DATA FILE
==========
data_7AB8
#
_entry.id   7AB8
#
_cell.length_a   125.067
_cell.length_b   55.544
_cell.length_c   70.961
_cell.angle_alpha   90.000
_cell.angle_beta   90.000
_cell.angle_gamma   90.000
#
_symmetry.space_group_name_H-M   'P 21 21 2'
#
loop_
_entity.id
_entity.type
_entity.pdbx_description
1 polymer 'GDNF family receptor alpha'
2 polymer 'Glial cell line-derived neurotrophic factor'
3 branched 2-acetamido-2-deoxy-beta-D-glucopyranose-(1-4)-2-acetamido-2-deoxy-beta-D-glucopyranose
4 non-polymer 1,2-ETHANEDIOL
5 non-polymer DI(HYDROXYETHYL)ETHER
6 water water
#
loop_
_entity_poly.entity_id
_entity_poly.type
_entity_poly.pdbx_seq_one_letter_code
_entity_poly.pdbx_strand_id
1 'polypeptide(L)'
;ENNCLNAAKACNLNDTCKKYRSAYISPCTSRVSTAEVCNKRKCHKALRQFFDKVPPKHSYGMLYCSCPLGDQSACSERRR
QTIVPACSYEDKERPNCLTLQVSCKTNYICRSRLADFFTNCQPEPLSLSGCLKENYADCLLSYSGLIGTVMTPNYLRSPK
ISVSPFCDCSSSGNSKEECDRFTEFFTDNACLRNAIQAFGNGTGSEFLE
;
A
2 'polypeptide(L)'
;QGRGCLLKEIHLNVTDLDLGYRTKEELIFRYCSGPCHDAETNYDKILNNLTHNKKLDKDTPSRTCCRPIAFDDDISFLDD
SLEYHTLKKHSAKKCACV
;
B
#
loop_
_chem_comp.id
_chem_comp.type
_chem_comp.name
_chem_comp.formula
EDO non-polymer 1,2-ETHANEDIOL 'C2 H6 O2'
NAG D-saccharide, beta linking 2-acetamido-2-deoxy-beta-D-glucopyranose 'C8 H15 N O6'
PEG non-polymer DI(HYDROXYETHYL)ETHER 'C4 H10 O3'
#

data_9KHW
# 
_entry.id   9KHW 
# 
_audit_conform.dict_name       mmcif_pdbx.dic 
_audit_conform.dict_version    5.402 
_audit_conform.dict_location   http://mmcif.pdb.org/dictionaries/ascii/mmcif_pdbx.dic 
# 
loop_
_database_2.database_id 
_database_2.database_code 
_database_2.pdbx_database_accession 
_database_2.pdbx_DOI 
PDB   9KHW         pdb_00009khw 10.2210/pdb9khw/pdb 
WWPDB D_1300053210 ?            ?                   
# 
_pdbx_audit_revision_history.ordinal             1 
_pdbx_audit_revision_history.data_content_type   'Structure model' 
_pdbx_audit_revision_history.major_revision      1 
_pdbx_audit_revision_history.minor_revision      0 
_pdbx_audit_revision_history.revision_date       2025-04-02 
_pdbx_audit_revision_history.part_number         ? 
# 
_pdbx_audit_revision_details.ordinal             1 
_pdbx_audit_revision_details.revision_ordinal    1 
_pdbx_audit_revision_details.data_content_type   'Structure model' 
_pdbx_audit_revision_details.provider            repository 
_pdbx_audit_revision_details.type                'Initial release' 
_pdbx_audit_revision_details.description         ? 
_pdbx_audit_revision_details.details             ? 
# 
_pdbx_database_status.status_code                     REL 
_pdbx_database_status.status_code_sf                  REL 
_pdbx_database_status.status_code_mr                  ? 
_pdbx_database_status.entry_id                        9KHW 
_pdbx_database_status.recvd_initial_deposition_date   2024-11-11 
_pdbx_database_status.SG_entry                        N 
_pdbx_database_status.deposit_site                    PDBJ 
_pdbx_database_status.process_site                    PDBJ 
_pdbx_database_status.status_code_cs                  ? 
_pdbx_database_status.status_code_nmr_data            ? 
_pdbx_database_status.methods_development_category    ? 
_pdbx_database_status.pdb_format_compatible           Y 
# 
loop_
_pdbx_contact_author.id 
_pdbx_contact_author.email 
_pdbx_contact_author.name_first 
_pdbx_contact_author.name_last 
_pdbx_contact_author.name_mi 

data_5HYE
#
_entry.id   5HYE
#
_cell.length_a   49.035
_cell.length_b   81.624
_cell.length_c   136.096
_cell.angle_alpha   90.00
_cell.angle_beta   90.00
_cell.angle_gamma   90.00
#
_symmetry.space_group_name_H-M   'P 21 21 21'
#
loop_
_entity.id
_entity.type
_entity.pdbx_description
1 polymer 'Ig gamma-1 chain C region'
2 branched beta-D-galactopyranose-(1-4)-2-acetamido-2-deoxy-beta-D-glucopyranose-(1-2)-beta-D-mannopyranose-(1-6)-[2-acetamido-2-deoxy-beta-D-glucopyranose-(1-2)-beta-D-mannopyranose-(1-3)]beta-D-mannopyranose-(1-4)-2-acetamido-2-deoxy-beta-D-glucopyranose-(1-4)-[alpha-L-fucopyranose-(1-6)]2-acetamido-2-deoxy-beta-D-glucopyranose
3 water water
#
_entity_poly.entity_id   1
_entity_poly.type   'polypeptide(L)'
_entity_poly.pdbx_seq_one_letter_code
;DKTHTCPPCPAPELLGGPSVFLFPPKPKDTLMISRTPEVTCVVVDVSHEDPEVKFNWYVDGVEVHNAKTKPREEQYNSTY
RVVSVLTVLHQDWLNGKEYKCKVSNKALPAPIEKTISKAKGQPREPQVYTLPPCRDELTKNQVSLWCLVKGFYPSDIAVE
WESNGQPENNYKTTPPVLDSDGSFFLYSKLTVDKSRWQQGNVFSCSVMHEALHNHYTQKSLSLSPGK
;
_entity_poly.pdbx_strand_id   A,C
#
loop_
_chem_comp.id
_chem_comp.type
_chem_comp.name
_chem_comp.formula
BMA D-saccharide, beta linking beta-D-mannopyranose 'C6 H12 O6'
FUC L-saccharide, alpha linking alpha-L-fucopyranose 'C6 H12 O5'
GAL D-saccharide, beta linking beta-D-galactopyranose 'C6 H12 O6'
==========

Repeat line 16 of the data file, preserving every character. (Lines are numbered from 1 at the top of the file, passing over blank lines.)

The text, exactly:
_entity.type